Even the methodologies used by the Nazi opera conspiracy theorists like Köhler are grossly unethical. Köhler makes up fictitious citations, ascribes apocryphal or fictitious quotations to Hitler, tampers with evidence by doctoring quotations to suit his purposes, wilfully misquote passages out of context, and falsely ascribes quotations by Hitler and other National Socialists to Wagner - who was by that age long dead. It is a malicious reinvention of history that is as perverse as any. If historians were to permit historiological methodology to sink to the level of the gutter like this, they would leave the door wide open to the acceptance of every perversion of history ranging from Nazi UFO conspiracies to Holocaust denialism.

Moreover, as Kershaws says, to reduce the origins of the ideological foundations of National Socialist thought down to a single point source such as Wagner would be "a gross oversimplification and distortion". It is is moreover a simplification that has its roots in National Socialist propaganda itself, which made malicious claims to have its origins in great German art and culture in order to give itself false airs of legitimacy. It is a piece of oversimplified propagandist nonsense designed for mass consumption, since the origins of National Socialist thought are immeasurably more diverse and nebulous than than. To put it in Richard J. Evans' words:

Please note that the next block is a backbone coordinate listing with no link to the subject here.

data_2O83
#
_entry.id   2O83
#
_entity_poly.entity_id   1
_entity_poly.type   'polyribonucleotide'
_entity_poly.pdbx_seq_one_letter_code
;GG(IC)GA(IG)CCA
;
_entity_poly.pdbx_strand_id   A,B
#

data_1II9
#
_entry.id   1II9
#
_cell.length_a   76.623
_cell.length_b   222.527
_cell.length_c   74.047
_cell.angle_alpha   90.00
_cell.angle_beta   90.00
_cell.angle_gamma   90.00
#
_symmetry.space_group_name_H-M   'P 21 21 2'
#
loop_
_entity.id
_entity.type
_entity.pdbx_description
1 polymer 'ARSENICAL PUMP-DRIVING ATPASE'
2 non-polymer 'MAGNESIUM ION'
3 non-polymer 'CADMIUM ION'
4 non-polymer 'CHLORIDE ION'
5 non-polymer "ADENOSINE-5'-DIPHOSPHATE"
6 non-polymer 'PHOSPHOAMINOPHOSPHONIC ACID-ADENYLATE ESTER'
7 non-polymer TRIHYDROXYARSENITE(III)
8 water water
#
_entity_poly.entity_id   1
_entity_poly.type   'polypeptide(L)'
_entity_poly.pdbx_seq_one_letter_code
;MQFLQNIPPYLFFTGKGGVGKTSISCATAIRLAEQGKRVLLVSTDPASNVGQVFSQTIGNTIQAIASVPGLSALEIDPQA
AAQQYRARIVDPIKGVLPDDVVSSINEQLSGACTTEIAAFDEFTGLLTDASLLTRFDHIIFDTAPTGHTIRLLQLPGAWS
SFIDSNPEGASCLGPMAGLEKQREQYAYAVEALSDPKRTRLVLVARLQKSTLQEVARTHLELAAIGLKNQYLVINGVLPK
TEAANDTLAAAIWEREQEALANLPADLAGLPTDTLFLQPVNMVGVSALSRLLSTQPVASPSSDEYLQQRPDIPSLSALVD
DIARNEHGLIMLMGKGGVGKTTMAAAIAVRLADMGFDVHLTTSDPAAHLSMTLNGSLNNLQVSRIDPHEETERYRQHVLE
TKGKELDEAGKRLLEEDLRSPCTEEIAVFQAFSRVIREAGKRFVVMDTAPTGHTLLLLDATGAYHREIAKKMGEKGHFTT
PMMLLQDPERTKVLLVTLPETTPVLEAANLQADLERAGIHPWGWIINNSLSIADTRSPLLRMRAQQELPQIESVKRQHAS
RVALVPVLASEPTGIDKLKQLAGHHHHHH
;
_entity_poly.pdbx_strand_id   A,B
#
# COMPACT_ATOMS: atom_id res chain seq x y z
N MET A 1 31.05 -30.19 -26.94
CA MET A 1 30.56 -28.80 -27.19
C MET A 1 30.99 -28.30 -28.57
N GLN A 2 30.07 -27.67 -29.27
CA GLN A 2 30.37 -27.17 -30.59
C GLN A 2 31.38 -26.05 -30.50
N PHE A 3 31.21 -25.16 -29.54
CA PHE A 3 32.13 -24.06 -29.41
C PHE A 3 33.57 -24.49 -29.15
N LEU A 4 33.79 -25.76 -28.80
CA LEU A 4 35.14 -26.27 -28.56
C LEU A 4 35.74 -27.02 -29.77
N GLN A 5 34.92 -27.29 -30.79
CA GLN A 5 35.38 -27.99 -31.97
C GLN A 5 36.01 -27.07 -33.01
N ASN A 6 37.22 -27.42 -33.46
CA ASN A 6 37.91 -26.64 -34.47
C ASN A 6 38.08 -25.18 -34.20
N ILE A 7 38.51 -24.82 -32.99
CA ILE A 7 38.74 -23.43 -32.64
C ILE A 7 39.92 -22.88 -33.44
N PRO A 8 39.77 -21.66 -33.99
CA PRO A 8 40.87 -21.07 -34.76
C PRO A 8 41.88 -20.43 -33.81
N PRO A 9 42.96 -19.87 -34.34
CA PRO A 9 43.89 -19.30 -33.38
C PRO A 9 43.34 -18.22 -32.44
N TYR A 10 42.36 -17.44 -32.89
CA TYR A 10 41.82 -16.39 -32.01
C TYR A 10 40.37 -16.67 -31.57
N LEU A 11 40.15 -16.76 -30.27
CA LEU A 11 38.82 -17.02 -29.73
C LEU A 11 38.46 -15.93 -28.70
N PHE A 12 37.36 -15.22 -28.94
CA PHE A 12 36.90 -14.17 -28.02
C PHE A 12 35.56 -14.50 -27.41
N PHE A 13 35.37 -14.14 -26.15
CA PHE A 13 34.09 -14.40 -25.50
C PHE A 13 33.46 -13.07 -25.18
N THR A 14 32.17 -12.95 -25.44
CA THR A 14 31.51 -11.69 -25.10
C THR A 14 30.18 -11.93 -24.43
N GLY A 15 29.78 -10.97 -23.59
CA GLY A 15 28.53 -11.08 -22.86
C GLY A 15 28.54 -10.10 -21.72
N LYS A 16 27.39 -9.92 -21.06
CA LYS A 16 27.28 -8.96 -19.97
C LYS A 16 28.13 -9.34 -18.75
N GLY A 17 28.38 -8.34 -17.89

"No sensible historian has argued that the total package of Nazism was present in earlier social or political movements or ideologies. What historians have tried to do is to find out where the different parts of Nazi ideology came from." Rereading German History: From Unification to Reunification 1800-1996

Least of all, no sensible historian would ever claim that the "total package of Nazism" was present wholesale in just the writings of a single nineteenth century opera composer whose "vision" Hitler allegedly set out to fulfil.

With this you can understand how, after decades of piecing together the detailed puzzle as to the origins of National Socialism, it is incredibly exasperating, and even profoundly insulting to them when some journalist like Köhler without a background in academic historiography comes along and arrogantly makes sweeping claims backed with little more than unequivocal assertions of total infallibility that it all originated from Richard Wagner.